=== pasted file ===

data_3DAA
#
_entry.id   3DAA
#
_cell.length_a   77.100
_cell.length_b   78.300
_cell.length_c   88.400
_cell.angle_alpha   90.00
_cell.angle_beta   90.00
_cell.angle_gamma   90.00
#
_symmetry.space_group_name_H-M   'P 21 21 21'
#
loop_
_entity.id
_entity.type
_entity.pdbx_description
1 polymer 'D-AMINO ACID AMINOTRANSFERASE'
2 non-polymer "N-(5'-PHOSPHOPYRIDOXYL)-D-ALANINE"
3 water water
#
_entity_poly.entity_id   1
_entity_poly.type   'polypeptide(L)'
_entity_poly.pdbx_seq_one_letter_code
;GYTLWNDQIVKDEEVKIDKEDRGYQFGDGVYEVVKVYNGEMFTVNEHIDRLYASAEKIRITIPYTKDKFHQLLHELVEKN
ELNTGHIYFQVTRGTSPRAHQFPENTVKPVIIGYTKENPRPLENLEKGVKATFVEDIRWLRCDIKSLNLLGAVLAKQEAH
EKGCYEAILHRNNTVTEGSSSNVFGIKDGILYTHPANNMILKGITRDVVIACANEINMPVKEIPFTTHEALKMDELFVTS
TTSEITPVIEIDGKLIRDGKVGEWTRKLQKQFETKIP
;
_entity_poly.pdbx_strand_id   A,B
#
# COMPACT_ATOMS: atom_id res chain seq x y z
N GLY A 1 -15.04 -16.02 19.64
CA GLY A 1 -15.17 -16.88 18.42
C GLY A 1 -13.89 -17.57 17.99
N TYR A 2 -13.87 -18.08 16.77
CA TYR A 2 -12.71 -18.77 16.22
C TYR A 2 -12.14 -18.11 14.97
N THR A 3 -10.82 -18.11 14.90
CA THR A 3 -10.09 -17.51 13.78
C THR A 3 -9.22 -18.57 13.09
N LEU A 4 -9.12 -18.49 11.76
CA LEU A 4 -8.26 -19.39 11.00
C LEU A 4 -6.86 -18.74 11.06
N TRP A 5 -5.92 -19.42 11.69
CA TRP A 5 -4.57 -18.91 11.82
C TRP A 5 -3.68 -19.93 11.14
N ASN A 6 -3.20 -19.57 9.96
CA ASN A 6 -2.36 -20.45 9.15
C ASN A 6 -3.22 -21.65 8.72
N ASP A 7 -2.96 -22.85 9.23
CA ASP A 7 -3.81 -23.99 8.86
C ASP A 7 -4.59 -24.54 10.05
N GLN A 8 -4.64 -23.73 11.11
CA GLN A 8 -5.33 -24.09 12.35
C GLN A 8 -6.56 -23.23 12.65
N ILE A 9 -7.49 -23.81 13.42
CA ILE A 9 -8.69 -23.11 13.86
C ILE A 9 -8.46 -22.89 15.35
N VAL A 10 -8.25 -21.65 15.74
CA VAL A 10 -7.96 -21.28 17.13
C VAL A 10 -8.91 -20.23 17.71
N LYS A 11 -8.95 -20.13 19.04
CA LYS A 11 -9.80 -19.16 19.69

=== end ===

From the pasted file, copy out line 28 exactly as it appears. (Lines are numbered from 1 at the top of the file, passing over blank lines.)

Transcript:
TTSEITPVIEIDGKLIRDGKVGEWTRKLQKQFETKIP